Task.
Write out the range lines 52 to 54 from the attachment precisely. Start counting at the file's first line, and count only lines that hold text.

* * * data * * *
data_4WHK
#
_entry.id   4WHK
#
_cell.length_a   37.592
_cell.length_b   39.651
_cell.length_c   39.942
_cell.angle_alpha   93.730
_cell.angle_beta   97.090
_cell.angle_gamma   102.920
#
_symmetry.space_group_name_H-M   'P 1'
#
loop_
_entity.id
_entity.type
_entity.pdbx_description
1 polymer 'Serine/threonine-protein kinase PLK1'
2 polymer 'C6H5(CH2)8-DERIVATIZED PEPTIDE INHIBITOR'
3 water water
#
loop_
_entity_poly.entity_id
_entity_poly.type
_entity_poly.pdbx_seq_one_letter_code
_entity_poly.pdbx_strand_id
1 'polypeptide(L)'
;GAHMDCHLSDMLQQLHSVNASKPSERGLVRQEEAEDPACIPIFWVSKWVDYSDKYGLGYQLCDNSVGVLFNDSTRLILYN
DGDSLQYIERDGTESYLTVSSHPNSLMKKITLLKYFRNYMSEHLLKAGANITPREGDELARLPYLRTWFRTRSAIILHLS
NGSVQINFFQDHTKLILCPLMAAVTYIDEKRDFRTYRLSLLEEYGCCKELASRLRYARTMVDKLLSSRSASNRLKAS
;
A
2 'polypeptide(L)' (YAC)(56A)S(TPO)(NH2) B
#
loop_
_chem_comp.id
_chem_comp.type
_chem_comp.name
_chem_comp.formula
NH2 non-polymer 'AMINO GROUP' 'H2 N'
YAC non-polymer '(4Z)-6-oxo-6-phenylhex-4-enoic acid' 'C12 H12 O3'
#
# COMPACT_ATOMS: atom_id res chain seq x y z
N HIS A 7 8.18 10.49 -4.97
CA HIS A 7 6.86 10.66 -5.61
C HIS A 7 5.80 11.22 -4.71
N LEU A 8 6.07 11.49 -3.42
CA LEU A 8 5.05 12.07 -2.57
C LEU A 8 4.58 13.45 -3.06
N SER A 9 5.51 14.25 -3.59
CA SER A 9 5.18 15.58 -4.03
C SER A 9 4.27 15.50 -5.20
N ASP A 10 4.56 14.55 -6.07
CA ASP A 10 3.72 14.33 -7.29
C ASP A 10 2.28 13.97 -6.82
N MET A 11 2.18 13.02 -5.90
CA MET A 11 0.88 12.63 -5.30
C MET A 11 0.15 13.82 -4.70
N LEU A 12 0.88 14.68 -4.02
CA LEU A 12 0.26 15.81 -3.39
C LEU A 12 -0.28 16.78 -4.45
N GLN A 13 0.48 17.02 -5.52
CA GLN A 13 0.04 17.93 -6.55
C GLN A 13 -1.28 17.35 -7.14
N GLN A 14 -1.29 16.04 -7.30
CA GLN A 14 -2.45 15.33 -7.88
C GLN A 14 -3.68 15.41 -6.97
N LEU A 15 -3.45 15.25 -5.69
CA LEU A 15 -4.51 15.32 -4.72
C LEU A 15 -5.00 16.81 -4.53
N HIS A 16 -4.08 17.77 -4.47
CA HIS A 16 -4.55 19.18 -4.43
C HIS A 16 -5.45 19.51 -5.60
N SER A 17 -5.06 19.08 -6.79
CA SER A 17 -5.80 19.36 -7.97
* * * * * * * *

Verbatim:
C SER A 9 4.27 15.50 -5.20
N ASP A 10 4.56 14.55 -6.07
CA ASP A 10 3.72 14.33 -7.29